Published: Fri, March 15, 2019

Trump Signs His First Veto Against Resolution Blocking Emergency Declaration

Trump Signs His First Veto Against Resolution Blocking Emergency Declaration

Trump's veto came a day after 12 Senate Republicans joined Democrats in voting for the resolution, despite last-minute efforts between the White House and GOP lawmakers to keep the Republican Party united.

Lee proposed a version of the resolution that would have restricted future emergency declarations while grandfathering in Trump's, but he couldn't reach a compromise agreement with the White House, and the plan fizzled.

President Trump on Friday used the first veto of his administration to reject a bipartisan resolution that sought to block his declaration of a national emergency at the border, a move nearly certain to kill the measure.

A dozen defecting Republicans joined Senate Democrats in approving the joint resolution on Thursday, which capped a week of confrontation with the White House as both parties in Congress strained to exert their power in new ways.

"Today I am vetoing this resolution".


Trump thanked Republican senators who voted for his declaration in a Twitter post earlier on Friday.

Trump wants to use the emergency order to redirect billions in federal dollars earmarked for defense spending toward the southern border wall.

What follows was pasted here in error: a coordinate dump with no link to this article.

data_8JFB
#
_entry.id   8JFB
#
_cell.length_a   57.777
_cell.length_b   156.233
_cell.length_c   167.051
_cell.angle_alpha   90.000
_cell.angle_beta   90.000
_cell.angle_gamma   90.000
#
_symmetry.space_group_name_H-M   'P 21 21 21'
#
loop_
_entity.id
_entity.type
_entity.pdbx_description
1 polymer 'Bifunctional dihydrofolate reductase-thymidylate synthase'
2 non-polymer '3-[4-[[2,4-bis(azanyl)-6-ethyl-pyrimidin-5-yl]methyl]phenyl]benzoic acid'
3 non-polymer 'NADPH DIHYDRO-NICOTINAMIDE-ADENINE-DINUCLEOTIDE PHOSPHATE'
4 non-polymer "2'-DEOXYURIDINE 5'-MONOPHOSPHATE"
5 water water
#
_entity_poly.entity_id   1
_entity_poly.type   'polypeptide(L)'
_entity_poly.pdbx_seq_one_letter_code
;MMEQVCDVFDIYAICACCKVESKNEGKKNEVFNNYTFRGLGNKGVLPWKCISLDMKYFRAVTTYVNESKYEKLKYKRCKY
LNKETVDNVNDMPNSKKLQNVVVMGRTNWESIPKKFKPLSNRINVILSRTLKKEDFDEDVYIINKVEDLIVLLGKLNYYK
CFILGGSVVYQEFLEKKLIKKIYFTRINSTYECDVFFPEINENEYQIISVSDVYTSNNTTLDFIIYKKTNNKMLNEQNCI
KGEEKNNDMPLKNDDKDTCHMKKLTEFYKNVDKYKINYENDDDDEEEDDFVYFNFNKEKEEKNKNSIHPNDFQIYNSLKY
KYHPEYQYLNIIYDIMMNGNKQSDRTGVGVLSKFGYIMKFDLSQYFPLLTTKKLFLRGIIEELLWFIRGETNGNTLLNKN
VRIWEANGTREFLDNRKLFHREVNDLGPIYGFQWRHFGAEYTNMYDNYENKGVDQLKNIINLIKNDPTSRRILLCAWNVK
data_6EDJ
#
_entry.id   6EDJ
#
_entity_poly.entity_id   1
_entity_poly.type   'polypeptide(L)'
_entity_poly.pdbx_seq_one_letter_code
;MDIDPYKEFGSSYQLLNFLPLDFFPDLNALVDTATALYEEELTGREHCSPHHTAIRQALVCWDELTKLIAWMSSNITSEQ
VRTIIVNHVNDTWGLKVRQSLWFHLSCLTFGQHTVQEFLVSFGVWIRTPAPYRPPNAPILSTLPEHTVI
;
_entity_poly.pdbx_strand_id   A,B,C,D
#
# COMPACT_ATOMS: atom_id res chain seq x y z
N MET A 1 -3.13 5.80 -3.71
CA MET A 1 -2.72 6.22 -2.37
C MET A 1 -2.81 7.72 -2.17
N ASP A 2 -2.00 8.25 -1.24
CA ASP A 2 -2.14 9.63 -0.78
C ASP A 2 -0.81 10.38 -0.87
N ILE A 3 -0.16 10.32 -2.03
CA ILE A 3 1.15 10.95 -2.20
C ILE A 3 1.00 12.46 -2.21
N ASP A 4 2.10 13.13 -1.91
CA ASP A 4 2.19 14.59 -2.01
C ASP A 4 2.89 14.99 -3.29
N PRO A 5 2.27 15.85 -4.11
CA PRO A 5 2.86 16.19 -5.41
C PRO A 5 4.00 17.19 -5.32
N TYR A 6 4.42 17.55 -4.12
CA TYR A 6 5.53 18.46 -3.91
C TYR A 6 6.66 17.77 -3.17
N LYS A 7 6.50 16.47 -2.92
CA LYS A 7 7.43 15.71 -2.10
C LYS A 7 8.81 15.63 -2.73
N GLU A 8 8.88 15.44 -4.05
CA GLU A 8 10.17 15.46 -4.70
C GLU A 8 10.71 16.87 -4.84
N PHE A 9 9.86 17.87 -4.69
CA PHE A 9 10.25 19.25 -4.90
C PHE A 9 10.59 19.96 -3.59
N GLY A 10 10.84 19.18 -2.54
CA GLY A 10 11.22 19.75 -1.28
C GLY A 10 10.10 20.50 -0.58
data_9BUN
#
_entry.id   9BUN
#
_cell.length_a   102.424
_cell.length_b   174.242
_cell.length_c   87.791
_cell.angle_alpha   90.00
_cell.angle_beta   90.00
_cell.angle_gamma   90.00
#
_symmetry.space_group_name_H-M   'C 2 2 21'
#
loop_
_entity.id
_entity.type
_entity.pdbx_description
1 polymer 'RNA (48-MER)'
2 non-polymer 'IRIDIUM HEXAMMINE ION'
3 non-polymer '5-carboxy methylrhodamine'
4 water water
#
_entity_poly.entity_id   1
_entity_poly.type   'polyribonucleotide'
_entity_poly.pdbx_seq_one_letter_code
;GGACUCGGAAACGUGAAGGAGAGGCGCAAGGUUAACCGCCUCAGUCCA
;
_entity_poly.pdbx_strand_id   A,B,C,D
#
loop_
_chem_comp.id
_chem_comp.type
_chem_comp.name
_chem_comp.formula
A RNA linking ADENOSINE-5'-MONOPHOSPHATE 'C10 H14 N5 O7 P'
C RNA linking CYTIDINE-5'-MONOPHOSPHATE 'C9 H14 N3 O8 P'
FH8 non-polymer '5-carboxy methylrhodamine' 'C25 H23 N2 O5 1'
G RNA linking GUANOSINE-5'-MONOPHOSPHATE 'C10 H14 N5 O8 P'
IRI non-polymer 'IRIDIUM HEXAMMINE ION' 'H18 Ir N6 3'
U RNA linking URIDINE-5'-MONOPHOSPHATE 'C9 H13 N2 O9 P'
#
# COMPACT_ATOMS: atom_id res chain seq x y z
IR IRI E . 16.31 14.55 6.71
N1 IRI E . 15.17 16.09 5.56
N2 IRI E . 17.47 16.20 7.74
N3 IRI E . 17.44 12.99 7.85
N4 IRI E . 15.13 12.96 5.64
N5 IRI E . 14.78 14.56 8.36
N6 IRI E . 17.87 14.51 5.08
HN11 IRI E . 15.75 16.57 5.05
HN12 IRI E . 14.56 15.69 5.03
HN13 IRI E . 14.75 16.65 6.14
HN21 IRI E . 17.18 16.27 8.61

In declaring an emergency on February 15, Trump cited drug smuggling across the border from Mexico (misleading), the drop in crime in El Paso, Texas, after a partial border barricade was built there (not true) and reports of women kidnapped, bound with tape and trafficked into the United States across unguarded sections of the border (no evidence exists of this). "Watch, when you get back to your State, they will LOVE you more than ever before!" he said.

"I'd like to thank all of the Great Republican Senators who bravely voted for Strong Border Security and the WALL".

"We had a war against a king in the American revolution", said Sen. Last month, roughly 76,000 people tried, including 43,000 children and family members, many fleeing violence and poverty in Central America. It still faces several legal challenges in federal court. The large numbers have put a strain on immigration enforcement, although critics say a wall would do little to discourage the crossings since many of those apprehended at the border turn themselves in voluntarily. Attorney General William Barr is also at the President's veto event.

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